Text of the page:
Excerpt: It’s been a while since an arena twitch shooting title has been released. Well, it’s actually been 4 years ago when the last bastion of the genre reared up and sucked people in. Yup, Unreal Tournament III had eyes on stalks mayhem whilst providing all of the trimmings to make it a success.
Excerpt: Multiplayer first-person shooters were a different kind of beast back in the days of Quake and Unreal Tournament. There were no fancy class load-outs, weapon attachments, or perks, just your knowledge of the arena, weapon spawns and a whole lot of circle strafing. Arena shooters were all about getting the biggest gun and causing as much mayhem you could before the opposing team got a lucky shot in.
Pros: The game-changing Dynamic Mutators, Fun map layouts, Gun variety and weapon versatility
Cons: You may not come back for more after a handful of hours, Sound leaves something to be desired, Generic setting, bland environments
Pros: Bloody, chaotic gameplay, Striking graphics with lots of art touches that give the game a distinctive look, Smart level design keeps the action hot, Mutators add a wild card to the straight-up shooting action, Only $10
Cons: Pace of the game is almost too fast for a gamepad, Problems with setting up and balancing matches
Excerpt: I am a little young to remember the ÃƒÂ¢Ã¢â€šÂ¬Ã…â€œgood old daysÃƒÂ¢Ã¢â€šÂ¬Ã‚Â� of online shooters. Quake and Unreal Tournament are names that get thrown around because of nostalgia. People loved these...
Pros: + Fast, fluid gameplay, + Gorgeous visuals, + Maps have depth, + Each weapon feels unique
Cons: Limited modes and maps, Balance issues, Confusing ranking system
Excerpt: It’s been a long time since I’ve played a game like Nexuiz. I know this because I keep hitting the reload button after firing my gun. You know, to keep a full clip. But no such thing happens in Nexuiz, a game that recalls a time before reload buttons. This game, which has a history as a Quake mod, is a throwback to the 90s, as fast as Quake, as slick as Unreal Tournament, and as blissfully unencumbered by narrative as any skill-based shooter.
Excerpt: It’s been a while since we’ve seen a good quality arena shooter, hasn’t it? In fact, the last one we can recall was Quake Arena Arcade for Xbox Live Arcade, a game that was poorly marketed but still looked pretty damn good for a years-old game rebuffed for the high-definition era. Well, good news for those of you who were looking for new territory to cover. THQ has finally released Nexuiz (pronounced Nex-uss), a project that’s been in the works for some time over at...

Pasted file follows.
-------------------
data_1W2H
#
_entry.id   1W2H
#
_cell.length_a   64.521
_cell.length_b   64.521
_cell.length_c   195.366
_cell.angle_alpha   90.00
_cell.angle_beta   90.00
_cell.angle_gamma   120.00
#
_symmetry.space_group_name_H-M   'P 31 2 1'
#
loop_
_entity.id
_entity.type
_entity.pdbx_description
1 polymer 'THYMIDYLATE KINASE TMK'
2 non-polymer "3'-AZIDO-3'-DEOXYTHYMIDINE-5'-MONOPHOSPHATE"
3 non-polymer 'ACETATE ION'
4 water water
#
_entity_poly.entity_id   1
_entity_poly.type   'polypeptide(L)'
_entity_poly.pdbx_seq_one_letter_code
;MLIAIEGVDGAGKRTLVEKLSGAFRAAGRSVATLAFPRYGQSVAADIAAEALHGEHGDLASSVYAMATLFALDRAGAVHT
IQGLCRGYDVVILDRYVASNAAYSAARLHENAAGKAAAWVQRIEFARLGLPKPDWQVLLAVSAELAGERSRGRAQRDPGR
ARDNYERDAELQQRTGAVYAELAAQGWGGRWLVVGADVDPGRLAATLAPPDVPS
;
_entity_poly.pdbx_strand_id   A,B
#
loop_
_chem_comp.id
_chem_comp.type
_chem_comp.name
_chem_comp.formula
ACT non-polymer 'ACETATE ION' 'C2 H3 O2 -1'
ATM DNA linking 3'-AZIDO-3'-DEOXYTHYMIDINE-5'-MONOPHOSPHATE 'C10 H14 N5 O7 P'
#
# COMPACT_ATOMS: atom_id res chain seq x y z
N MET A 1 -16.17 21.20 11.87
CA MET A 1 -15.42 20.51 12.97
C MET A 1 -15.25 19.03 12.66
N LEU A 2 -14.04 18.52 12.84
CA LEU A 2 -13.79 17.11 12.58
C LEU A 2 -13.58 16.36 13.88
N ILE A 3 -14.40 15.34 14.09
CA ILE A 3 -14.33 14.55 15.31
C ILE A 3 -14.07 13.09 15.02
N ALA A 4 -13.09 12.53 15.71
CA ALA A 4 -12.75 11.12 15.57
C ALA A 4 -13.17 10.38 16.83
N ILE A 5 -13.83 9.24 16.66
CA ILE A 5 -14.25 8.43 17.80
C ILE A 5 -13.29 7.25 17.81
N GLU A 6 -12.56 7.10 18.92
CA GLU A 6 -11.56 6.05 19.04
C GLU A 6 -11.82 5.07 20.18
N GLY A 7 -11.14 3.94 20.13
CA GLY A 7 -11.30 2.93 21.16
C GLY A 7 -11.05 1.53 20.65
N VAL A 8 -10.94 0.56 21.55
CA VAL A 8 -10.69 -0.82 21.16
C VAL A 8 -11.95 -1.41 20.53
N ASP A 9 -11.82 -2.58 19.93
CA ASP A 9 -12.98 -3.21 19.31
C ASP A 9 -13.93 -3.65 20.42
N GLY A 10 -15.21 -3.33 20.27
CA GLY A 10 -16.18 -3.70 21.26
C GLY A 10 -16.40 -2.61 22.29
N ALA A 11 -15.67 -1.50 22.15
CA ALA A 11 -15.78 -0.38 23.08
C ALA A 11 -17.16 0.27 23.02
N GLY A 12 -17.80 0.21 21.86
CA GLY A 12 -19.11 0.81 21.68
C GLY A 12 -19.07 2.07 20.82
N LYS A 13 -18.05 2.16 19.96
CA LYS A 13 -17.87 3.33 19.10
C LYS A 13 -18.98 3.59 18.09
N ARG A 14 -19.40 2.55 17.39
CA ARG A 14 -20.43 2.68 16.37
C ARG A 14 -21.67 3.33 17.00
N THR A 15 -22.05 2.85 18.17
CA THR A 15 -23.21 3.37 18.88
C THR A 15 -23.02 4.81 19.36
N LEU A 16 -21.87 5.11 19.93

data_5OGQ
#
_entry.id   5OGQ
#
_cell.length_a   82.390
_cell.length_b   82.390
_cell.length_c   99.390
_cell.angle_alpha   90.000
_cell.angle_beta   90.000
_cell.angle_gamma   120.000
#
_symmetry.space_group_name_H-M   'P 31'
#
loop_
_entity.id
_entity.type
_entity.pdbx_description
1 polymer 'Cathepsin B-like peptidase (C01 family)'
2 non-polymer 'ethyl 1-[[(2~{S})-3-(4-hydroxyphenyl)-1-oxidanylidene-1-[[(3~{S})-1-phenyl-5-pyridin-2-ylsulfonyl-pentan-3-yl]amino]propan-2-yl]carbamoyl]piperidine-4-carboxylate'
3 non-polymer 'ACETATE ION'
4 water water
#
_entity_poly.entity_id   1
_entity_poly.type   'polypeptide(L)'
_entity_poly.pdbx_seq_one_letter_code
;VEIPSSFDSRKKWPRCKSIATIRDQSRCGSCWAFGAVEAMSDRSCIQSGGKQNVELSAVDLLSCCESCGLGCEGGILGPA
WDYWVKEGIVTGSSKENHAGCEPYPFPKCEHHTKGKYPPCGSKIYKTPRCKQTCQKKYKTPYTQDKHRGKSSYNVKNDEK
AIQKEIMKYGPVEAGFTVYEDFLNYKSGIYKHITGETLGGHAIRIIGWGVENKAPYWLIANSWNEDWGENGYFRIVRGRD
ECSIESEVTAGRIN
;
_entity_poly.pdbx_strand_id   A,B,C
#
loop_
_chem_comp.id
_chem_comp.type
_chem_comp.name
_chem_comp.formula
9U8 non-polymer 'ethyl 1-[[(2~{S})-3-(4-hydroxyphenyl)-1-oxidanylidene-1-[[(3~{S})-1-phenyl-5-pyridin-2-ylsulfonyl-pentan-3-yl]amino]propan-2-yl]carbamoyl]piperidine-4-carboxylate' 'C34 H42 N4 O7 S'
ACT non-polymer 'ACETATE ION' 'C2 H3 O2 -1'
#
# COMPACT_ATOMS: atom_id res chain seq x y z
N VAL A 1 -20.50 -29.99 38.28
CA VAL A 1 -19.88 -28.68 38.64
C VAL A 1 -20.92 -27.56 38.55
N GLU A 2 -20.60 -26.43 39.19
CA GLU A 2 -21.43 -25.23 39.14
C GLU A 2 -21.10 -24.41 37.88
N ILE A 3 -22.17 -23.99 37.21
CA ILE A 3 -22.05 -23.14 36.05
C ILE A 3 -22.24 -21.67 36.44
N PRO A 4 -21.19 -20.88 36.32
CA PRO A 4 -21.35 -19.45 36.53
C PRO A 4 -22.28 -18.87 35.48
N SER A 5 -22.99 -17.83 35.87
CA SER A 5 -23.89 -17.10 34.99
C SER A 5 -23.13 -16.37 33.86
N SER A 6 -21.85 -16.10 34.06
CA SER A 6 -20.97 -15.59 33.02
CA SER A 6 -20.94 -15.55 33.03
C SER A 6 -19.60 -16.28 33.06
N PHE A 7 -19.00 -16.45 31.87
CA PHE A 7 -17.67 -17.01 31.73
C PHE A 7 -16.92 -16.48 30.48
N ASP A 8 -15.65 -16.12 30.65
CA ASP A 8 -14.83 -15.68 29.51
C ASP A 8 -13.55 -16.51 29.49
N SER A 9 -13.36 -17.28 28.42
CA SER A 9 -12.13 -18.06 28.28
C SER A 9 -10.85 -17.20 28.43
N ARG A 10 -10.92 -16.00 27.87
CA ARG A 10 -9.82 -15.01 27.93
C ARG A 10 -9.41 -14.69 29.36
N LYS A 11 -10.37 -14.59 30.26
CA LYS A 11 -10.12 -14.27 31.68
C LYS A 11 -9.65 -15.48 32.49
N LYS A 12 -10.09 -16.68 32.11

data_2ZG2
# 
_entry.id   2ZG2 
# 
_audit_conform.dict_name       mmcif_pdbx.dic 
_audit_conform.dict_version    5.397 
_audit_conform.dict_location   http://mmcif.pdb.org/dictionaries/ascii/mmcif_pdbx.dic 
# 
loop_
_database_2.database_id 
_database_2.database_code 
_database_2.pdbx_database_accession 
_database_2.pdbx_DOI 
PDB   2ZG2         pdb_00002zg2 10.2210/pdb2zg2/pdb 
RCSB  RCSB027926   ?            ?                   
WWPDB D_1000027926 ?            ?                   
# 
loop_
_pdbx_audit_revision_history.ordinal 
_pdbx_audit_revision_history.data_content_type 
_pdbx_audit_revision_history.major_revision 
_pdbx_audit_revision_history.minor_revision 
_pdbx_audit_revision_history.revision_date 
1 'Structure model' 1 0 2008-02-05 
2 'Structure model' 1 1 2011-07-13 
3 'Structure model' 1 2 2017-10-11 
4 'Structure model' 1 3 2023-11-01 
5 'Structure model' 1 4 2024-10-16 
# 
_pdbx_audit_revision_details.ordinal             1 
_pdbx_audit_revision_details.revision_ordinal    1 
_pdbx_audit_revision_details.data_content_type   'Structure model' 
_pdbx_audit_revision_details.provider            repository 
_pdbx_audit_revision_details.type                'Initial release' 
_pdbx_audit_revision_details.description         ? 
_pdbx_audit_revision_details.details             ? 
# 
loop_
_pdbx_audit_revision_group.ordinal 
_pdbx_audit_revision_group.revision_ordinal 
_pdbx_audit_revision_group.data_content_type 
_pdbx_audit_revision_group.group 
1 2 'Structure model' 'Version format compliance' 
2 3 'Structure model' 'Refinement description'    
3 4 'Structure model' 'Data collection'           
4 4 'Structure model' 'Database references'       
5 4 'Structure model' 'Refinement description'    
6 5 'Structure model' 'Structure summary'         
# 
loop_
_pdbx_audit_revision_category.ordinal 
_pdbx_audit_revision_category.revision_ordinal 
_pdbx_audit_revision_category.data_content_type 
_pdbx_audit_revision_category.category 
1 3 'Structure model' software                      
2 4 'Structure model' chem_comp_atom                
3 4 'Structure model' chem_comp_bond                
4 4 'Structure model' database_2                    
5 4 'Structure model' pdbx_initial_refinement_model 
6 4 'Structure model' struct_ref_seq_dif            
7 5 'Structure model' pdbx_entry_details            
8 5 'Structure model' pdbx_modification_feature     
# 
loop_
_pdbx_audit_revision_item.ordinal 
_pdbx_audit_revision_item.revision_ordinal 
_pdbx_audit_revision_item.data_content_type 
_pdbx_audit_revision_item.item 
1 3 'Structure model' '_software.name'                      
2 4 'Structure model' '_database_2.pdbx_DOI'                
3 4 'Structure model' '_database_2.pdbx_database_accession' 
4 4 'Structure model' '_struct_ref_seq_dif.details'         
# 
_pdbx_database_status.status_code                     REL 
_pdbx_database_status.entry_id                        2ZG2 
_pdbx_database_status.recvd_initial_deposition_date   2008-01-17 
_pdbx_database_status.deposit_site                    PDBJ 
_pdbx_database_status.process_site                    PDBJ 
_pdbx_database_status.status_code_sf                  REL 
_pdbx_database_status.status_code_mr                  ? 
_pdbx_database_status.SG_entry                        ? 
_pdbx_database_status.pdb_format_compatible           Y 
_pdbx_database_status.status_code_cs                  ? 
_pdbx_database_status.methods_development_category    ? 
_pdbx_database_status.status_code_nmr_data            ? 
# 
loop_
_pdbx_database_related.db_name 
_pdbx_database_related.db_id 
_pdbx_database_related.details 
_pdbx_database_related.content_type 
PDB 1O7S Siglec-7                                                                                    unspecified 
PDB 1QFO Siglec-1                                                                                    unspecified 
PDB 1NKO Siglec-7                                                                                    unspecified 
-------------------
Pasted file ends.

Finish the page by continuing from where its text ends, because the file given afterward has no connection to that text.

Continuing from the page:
Excerpt: The Kavussari and Forsellians blasted each other apart for hundreds of years, ruining worlds in the process. Now their mutual loathing fuels interplanetary reality-TV shows. Instead of destroying cities, two teams of four clash in first-person-shooter battles, where they score points for every kill, assist, and captured enemy flag. Nexuiz doesn’t have a split-screen multiplayer option, but offline bot training lets you hone your skills before joining the online fray.
Pros: + Wonderfully fast-paced multiplayer combat across nine maps of crisscrossing pathways., + Nine cool weapons; game-altering “mutators” make every match feel unique.
Cons: ? If this is reality TV, where are all the cameras?
Excerpt: Nexuiz is a stripped-down, throwback arena shooter that stands out because it doesn’t fit in. In the landscape of modern military shooters Nexuiz is an oddity. It’s a gussied up, late 90s and early 2000s shooter, high on fun and low on pretention and cludgy mechanics. You’ll pick up power-ups, gun down foes and that’s about it. It’s simple and fun with just the right mix of running and gunning. Nexuiz took an odd way to Xbox Live.
Pros: You're tired of modern military shooters. You want an arena combat shooter that harkens back to the late 90s and early 2000s. You're looking for a game to play over a few beers with friends.
Cons: You need maps, perks and UAVs in your shooters. You want more modes than Team Deathmatch or Capture The Flag. You dislike arena-style chaos.
Excerpt: Remember the classic days of the first-person shooter? Back before kill streaks, head shots and multiplayer perks? I’m talking about the golden days when all you needed to be entertained on a Friday night was a souped-up computer, a bottle of whatever you felt like drinking (soda, beer, whatever), and a few rounds of Unreal Tournament or Quake III Arena . Well, if you do, you’re not alone, as the development team at Illfonic remembers those days as well.